Pat Murphy of Community Service, Inc. presented their video "Cuba After Peak Oil".  This look at how Cuba coped with the end of Soviet support of their economy and the U. S.'s virtual blockade of the island nation for trade, by drastically reducing individual energy consumption, implementing local, organic agriculture, and concentrating on local communities and solutions.  They went from the most petroleum dependent agriculture in the Caribbean to the least, and are able to sustain a life expectancy as good as ours and an infant mortality rate better than ours while consuming 1/8th the energy per capita as the U. S. does.

After a lunch break and press conference that did not include very many reporters and no TV coverage (just one indication of how much we have to overcome to get the message out), featured speaker Richard Heinberg, the professor and author of "The Party's Over and "Powerdown" presented his take on the Colin Campbell term "The Oil Depletion Protocol".  Warning of resource wars and mass die-offs in a global economic collapse if we do nothing, Prof. Heinberg presented a rational plan to deal with declining energy resource alocation on a global basis.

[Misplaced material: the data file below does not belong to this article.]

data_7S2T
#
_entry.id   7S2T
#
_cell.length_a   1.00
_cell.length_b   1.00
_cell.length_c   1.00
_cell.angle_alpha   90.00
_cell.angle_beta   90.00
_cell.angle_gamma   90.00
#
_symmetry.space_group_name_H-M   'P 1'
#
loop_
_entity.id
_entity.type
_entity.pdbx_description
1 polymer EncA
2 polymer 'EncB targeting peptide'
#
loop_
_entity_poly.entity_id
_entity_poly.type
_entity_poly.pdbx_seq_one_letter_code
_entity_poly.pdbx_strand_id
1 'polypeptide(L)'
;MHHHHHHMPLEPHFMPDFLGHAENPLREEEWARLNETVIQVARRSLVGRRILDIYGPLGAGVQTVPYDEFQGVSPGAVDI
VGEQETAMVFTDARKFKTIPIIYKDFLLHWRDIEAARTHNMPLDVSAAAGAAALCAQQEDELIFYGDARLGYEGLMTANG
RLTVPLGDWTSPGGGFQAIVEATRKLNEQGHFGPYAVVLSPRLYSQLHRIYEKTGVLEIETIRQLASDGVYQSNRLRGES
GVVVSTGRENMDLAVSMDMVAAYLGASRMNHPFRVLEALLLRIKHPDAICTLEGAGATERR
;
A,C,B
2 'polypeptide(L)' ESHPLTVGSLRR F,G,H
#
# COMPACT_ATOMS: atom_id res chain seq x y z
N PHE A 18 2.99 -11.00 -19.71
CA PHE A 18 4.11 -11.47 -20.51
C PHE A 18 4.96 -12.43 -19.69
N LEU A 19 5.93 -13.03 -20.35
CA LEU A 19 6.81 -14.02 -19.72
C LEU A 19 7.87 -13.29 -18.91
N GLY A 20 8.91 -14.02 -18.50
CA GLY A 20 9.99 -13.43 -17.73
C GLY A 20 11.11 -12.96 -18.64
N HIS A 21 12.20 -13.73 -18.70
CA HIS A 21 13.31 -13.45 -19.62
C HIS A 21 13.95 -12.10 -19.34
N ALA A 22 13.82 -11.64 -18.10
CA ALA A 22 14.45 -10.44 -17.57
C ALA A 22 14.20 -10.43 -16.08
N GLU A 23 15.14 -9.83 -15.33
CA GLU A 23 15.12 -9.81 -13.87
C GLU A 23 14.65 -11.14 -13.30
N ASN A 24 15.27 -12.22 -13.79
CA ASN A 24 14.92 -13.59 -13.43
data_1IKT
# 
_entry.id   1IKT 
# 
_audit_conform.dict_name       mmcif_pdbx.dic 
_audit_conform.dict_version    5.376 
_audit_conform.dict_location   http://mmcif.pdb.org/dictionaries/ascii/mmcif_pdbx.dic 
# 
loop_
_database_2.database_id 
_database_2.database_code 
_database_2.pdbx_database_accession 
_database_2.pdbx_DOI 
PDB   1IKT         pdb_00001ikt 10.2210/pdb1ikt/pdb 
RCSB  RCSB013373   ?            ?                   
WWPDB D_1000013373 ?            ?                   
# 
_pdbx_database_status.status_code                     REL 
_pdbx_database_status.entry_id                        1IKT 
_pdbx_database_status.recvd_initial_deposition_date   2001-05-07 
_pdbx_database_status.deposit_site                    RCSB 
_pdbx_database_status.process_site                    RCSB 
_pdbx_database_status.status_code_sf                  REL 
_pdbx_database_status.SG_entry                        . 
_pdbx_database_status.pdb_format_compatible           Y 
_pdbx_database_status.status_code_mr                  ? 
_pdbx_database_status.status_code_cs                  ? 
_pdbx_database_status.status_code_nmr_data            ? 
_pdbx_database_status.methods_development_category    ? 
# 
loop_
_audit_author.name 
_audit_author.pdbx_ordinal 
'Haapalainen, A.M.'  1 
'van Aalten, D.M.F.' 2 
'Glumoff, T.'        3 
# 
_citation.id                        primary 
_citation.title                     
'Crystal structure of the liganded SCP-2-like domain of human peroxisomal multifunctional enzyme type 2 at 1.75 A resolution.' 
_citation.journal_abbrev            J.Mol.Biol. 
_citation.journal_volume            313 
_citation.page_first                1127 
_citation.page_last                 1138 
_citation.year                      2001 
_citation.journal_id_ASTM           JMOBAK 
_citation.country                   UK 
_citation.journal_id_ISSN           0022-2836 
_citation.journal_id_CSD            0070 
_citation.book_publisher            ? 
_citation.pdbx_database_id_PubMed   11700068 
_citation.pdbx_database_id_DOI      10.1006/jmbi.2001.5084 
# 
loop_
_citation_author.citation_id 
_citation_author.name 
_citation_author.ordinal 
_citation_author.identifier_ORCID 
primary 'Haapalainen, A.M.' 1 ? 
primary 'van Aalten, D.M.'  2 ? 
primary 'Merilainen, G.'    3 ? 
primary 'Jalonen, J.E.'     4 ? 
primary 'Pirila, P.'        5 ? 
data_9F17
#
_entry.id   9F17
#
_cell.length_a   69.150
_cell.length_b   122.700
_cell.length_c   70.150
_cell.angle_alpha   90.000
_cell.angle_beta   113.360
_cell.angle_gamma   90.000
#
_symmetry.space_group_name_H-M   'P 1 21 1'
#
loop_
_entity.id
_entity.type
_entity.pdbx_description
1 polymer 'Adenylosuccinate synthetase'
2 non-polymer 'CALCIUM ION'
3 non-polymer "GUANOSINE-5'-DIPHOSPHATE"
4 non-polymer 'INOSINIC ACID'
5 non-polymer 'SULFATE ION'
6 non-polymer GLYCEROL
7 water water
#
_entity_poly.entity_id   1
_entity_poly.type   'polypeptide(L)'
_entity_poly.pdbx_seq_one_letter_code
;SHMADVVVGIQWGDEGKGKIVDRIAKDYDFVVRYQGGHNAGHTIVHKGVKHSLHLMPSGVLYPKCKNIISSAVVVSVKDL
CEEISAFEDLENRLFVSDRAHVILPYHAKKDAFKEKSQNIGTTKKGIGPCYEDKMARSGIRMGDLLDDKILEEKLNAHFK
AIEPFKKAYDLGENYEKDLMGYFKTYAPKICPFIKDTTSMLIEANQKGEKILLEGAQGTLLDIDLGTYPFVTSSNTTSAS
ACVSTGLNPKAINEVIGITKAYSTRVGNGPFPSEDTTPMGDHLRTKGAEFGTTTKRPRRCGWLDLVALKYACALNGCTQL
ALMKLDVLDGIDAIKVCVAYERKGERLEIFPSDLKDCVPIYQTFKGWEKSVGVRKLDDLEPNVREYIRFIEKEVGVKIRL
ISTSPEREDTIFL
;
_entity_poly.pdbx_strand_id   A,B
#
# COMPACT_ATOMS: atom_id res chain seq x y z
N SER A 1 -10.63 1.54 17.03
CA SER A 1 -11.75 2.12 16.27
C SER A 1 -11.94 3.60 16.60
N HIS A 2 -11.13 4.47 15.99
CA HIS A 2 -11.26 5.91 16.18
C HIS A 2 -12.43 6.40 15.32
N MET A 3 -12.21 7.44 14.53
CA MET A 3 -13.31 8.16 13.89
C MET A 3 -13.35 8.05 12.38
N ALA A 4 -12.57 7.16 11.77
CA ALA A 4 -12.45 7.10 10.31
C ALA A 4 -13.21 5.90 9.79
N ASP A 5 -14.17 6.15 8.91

A second video on plastic pollution in the seas painted a grim picture of how universal the problem of petroleum based plastic pollution is to sea life and the other creatures that live off of them.  There is virtually no place left in the oceans that has not been touched by this problem.